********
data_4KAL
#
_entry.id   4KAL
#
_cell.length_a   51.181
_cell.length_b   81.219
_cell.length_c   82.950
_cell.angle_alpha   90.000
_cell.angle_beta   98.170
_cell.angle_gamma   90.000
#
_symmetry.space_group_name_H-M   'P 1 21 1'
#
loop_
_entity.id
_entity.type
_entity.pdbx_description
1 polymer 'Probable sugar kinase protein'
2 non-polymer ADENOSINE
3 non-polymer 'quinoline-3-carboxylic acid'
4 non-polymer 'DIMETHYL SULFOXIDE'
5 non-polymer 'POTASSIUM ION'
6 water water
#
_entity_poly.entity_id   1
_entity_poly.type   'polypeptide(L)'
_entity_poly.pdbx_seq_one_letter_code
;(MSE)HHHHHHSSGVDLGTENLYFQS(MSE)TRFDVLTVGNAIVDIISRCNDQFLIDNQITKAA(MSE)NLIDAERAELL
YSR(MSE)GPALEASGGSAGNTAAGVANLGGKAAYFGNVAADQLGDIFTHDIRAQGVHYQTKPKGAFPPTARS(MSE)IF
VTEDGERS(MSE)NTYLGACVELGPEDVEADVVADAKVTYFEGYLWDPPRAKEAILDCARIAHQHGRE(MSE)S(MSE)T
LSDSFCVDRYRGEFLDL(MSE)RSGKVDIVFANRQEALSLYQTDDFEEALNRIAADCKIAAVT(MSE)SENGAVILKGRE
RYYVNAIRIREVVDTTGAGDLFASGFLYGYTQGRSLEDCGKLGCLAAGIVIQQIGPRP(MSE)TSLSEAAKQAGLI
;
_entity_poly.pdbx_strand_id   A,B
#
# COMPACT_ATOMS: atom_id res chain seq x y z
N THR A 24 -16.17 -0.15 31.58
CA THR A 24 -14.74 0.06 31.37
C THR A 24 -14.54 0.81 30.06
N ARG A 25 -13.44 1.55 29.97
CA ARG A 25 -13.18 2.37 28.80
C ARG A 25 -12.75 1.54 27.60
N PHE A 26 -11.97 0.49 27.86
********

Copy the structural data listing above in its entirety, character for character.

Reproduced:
data_4KAL
#
_entry.id   4KAL
#
_cell.length_a   51.181
_cell.length_b   81.219
_cell.length_c   82.950
_cell.angle_alpha   90.000
_cell.angle_beta   98.170
_cell.angle_gamma   90.000
#
_symmetry.space_group_name_H-M   'P 1 21 1'
#
loop_
_entity.id
_entity.type
_entity.pdbx_description
1 polymer 'Probable sugar kinase protein'
2 non-polymer ADENOSINE
3 non-polymer 'quinoline-3-carboxylic acid'
4 non-polymer 'DIMETHYL SULFOXIDE'
5 non-polymer 'POTASSIUM ION'
6 water water
#
_entity_poly.entity_id   1
_entity_poly.type   'polypeptide(L)'
_entity_poly.pdbx_seq_one_letter_code
;(MSE)HHHHHHSSGVDLGTENLYFQS(MSE)TRFDVLTVGNAIVDIISRCNDQFLIDNQITKAA(MSE)NLIDAERAELL
YSR(MSE)GPALEASGGSAGNTAAGVANLGGKAAYFGNVAADQLGDIFTHDIRAQGVHYQTKPKGAFPPTARS(MSE)IF
VTEDGERS(MSE)NTYLGACVELGPEDVEADVVADAKVTYFEGYLWDPPRAKEAILDCARIAHQHGRE(MSE)S(MSE)T
LSDSFCVDRYRGEFLDL(MSE)RSGKVDIVFANRQEALSLYQTDDFEEALNRIAADCKIAAVT(MSE)SENGAVILKGRE
RYYVNAIRIREVVDTTGAGDLFASGFLYGYTQGRSLEDCGKLGCLAAGIVIQQIGPRP(MSE)TSLSEAAKQAGLI
;
_entity_poly.pdbx_strand_id   A,B
#
# COMPACT_ATOMS: atom_id res chain seq x y z
N THR A 24 -16.17 -0.15 31.58
CA THR A 24 -14.74 0.06 31.37
C THR A 24 -14.54 0.81 30.06
N ARG A 25 -13.44 1.55 29.97
CA ARG A 25 -13.18 2.37 28.80
C ARG A 25 -12.75 1.54 27.60
N PHE A 26 -11.97 0.49 27.86